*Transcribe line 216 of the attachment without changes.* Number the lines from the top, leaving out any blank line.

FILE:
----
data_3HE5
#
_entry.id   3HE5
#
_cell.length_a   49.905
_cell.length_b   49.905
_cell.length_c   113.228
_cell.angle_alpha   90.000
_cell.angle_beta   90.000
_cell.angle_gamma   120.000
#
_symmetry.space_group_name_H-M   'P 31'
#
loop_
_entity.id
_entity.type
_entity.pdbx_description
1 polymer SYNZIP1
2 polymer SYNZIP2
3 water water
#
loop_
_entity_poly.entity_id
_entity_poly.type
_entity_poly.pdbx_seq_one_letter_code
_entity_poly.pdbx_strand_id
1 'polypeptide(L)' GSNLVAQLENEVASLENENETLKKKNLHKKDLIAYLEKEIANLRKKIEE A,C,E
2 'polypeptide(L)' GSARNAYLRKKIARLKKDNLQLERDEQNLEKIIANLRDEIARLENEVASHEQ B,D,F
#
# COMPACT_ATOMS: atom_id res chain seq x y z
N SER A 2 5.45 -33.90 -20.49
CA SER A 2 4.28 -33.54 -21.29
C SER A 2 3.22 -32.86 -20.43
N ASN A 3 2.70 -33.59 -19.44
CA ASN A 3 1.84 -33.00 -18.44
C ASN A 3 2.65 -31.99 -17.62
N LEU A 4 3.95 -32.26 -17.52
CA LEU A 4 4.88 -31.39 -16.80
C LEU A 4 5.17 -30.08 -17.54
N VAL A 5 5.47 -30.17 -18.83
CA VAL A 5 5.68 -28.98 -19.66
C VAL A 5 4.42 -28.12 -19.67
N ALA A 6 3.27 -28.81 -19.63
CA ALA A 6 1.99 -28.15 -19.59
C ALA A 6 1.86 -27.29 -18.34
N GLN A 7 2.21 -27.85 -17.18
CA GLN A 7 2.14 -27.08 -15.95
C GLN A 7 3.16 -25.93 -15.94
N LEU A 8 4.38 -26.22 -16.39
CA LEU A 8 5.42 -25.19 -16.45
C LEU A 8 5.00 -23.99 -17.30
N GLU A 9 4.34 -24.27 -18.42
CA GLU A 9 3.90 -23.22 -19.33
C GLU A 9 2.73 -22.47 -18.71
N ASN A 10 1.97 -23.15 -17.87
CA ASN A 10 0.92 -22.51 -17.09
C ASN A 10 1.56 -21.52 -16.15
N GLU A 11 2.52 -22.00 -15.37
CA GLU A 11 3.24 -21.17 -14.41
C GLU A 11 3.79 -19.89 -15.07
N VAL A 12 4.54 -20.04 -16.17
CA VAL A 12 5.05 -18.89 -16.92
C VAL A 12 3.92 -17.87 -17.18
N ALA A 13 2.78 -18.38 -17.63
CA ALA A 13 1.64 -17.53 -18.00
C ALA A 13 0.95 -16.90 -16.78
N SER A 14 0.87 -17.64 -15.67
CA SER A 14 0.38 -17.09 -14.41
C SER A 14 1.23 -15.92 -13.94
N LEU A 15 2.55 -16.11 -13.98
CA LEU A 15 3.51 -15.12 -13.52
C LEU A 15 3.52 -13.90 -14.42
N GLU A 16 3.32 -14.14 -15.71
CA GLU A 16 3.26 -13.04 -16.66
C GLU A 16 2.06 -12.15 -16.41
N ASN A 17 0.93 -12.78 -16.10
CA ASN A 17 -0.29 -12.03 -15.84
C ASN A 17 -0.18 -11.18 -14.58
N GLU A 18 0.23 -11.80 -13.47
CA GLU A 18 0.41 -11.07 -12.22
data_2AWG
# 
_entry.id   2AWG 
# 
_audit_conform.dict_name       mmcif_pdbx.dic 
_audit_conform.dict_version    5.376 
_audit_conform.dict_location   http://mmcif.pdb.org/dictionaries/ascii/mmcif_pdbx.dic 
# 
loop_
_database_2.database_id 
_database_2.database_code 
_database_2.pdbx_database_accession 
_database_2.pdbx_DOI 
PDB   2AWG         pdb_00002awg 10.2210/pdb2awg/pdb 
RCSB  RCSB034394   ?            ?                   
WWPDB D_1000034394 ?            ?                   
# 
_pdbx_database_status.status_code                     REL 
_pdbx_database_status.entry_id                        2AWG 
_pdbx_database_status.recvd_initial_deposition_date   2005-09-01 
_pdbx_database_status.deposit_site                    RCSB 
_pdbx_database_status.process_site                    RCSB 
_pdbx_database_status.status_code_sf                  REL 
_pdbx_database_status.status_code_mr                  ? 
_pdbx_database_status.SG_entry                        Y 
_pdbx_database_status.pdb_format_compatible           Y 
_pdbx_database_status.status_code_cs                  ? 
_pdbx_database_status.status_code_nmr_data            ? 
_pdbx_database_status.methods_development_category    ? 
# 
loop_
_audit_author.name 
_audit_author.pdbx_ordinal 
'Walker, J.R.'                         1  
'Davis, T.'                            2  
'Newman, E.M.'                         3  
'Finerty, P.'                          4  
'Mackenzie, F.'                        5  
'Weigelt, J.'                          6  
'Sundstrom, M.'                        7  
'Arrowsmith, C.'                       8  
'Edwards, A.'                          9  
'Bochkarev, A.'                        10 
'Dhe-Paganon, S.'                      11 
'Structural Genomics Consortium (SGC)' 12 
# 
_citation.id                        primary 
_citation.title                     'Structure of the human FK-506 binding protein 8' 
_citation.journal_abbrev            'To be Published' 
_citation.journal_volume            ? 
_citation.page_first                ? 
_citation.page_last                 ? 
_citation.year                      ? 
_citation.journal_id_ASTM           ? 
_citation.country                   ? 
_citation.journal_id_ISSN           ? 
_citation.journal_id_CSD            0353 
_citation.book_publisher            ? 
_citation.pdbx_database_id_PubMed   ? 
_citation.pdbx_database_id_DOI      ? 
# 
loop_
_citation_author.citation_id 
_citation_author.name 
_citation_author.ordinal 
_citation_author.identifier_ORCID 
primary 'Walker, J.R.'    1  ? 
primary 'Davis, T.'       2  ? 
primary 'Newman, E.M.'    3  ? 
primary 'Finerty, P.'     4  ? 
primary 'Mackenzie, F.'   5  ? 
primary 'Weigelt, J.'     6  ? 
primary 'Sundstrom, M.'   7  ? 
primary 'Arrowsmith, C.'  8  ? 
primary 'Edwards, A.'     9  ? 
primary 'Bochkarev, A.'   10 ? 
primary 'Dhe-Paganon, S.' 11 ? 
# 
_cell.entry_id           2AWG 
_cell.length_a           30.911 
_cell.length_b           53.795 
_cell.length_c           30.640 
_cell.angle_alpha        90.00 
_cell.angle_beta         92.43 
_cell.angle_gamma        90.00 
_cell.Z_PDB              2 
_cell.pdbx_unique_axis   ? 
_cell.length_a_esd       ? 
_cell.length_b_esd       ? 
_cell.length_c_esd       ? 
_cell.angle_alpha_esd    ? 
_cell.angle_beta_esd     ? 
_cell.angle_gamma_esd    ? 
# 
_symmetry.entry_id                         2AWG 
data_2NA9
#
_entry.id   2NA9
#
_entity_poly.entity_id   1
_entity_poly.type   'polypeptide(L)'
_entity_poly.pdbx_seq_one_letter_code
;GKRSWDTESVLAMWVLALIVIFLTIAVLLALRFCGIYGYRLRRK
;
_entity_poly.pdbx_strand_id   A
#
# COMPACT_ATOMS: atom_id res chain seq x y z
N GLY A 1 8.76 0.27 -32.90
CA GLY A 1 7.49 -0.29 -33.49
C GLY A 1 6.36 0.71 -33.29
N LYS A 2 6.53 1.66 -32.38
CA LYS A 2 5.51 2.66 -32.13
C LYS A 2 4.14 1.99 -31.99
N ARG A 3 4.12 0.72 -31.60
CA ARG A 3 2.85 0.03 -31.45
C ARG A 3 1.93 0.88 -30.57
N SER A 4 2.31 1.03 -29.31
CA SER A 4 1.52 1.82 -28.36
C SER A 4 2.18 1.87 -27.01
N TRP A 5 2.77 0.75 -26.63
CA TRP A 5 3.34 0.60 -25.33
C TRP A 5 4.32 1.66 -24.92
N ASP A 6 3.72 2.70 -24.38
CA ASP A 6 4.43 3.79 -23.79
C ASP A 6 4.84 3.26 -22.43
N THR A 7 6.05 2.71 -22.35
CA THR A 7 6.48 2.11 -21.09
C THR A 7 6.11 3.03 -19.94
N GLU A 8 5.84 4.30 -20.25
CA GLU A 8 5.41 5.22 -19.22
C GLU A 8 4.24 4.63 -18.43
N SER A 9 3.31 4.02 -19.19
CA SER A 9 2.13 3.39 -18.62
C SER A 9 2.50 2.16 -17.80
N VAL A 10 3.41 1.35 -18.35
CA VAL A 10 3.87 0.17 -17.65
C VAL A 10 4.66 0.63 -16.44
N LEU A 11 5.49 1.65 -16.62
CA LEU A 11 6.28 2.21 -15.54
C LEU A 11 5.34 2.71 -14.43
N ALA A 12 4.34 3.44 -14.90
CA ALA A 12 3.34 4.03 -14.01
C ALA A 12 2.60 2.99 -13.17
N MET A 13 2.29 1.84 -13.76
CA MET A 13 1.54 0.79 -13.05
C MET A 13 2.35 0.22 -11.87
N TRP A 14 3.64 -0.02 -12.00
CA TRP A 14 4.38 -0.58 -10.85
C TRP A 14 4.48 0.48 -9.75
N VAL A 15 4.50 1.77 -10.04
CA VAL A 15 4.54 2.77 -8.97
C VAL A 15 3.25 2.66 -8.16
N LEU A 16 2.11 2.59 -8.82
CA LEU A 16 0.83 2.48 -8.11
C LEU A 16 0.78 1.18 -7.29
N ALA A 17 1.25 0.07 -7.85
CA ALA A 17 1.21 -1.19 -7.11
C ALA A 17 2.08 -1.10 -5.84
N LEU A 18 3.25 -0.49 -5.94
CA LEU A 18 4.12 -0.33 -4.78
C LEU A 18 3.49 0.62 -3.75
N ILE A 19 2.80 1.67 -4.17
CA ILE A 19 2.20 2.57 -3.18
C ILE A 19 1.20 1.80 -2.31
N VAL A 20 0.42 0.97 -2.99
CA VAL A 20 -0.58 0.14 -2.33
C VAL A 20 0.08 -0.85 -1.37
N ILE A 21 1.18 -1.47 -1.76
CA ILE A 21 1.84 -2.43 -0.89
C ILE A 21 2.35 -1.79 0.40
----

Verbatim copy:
CA VAL A 10 3.87 0.17 -17.65